There are very few things in this world quite like the birth of a new creative venture. Be it the making of a film, the writing of a new novel or the painstaking artistry that goes into the crafting of a new sculpture, watching an artist or group of artists is as exciting an event as one could ever possibly imagine. And it only gets more enthralling when the ability of the people behind the art increases.
And that brings us to the inner workings of professional ballet and the newest documentary from filmmaker Jody Lee Lipes. Entitled Ballet 422, Lipes’ new film is named after the New York City Ballet’s 422nd original ballet, the very piece of work that we get to watch come to life from its infancy in the rehearsal stage, all the way to its world premiere. From the mind of dancer Justin Peck, one of the collective’s emerging young talents, the new piece is entitled Paz de la Jolia, and puts the roster of over 90 dancers to the test, all in front of Lipes’ cameras, which gain unprecedented access to this iconic group of performers. Be it his interactions with his dancers and fellow choreographers or his interchanges with lighting teams and costume designers, Peck and his piece go on a journey here, one of artistic and creative maturation in one of the art world’s most iconic arenas.
Lipes’ film is one fueled by the influence it takes from the world of cinema verite. Very much in the style of Frederick Wiseman (think something akin to Ballet or Crazy Horse, just with more clothes than the latter), the film uses longer takes and an intimate frame to tell this story of a creative venture from infancy to adult hood. Similar to a little-seen Debra Granik film that has been bumming around the festival circuit anxiously awaiting distribution entitled Stray Dog, Lipes has little interest in commenting on the actions here, instead going the opposite route of today’s opinion-laden issue documentary, and simply letting this journey, this story, be told in its most raw form. Lipes has made a career jumping around genre and form, with credits including directing episodes of HBO’s GIRLS to photographing the beautiful and haunting Martha Marcy May Marlene, and proving here that he is a voice to be accounted for.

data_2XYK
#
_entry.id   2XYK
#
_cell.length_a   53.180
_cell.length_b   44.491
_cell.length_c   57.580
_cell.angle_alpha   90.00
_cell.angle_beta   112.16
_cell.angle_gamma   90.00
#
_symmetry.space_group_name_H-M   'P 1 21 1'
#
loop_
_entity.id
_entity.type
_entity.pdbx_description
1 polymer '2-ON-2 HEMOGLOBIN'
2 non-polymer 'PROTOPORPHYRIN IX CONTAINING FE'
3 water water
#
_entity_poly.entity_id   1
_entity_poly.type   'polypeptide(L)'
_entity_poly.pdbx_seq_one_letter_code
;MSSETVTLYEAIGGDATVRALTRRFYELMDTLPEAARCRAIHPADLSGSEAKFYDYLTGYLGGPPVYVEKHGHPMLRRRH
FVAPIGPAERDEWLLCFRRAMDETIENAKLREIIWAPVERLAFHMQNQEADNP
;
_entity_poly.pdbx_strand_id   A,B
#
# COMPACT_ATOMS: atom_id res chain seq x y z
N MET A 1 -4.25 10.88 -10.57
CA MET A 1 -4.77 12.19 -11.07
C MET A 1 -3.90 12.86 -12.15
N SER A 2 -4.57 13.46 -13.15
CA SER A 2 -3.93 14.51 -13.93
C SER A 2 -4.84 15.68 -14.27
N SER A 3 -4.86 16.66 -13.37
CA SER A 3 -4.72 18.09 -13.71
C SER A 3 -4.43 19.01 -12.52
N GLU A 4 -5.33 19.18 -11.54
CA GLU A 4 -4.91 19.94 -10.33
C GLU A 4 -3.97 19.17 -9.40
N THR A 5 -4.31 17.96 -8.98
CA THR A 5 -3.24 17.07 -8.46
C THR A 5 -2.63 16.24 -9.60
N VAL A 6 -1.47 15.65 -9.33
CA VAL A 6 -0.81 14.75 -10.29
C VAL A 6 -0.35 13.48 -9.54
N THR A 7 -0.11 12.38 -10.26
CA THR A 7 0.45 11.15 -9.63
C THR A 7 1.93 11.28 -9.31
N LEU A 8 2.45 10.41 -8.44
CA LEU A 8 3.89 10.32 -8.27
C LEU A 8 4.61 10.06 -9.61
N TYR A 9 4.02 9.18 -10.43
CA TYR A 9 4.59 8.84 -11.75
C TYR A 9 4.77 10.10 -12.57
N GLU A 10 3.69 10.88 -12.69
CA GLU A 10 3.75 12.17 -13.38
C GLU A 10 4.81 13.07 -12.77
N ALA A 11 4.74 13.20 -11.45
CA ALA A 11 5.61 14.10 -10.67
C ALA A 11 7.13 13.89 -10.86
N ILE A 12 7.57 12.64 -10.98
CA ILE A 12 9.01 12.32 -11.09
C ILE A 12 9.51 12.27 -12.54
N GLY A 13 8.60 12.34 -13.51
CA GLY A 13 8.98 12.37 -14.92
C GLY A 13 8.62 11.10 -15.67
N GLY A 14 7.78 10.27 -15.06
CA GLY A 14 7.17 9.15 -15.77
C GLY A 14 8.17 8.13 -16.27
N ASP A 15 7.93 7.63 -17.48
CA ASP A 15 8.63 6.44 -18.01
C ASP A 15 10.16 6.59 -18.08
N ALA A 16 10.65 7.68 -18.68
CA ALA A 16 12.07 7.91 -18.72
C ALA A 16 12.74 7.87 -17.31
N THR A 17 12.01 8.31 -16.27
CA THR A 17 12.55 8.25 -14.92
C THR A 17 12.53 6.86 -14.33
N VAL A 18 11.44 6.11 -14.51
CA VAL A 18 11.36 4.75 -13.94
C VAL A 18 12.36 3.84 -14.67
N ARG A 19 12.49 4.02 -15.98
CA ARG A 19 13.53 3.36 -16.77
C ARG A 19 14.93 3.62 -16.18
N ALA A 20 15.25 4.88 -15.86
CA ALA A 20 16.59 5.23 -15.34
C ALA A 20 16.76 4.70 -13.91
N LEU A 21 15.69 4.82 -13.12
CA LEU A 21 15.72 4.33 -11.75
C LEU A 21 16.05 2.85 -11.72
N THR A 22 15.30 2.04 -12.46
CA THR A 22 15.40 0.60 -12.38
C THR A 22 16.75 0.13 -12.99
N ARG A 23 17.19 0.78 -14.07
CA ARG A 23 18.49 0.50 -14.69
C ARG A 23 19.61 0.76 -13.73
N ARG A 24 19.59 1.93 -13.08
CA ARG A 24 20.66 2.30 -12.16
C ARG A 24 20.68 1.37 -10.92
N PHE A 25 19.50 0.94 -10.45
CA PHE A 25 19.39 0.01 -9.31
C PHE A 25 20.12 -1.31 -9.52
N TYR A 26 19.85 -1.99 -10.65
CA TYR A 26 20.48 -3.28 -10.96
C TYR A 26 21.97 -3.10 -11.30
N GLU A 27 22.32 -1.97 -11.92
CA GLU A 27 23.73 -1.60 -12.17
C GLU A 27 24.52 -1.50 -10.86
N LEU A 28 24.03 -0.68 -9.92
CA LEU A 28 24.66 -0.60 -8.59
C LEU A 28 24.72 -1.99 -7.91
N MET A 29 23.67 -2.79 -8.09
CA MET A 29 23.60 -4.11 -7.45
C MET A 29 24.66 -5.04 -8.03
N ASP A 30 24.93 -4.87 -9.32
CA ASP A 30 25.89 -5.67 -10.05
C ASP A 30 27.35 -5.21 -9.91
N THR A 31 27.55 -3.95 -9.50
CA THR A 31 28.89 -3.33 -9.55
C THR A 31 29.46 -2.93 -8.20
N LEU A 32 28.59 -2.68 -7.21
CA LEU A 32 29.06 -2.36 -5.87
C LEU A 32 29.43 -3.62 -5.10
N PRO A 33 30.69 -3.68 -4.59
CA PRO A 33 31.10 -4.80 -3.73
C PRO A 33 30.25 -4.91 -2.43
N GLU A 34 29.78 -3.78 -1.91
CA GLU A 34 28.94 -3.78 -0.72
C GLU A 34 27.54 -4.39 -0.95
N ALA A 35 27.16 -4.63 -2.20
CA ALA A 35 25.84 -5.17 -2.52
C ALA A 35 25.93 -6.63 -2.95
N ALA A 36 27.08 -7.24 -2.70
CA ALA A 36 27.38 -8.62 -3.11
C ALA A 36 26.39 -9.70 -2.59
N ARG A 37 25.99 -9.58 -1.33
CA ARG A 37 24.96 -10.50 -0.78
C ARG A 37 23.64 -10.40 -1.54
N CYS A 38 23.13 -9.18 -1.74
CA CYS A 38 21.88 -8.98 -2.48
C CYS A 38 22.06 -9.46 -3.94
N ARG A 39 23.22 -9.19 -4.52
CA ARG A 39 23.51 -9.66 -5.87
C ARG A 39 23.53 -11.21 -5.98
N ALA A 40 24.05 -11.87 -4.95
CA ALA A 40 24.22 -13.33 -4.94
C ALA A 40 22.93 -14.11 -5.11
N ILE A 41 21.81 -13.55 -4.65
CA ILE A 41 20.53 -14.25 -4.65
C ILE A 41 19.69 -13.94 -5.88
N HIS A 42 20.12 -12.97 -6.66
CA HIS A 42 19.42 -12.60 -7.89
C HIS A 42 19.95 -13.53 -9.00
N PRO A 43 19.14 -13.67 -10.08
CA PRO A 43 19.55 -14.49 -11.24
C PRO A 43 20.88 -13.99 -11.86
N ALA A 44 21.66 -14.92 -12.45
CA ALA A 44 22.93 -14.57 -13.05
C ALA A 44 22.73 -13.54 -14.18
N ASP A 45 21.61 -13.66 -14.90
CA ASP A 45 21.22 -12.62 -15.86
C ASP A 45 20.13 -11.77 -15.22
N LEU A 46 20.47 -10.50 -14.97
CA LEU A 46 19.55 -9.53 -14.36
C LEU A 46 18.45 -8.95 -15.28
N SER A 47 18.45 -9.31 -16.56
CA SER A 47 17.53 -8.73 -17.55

Peck, as an entity, is an enthralling one to follow. As the film progresses over its roughly 100 minute run time, the film becomes more and more tense and he begins to get more and more anxious as the debut of his piece gets closer and closer. Be it the interactions with his dancers and choreographers or the numerous discussions he has with below the line crafts people like the lighting team and costume designers, the interchanges get more and more tense as the film progresses, giving the film an overall sense of energy that one wouldn’t imagine finding in a film like this. Stark and with a nervous vitality in every shot, Ballet 422 is a luscious piece of work that is both elegantly shot and briskly paced, never allowing the viewer to really break free of its ever engaging hold.
While it may be a tough sell for those film-goers with less experience in the world of cinema verite, Lipes’ film should find a spot squarely on the art house circuit. Breathlessly crafted and thematically rewarding, this is a glimpse into a rarely seen world that should be viewed by anyone. Be it someone with an interest in ballet or someone new to the art, Lipes has crafted here a film that transcends one single art form, instead painting a portrait of a singular creative experience. This is yet another must-see documentary from today’s ever rewarding world of non-fiction cinema.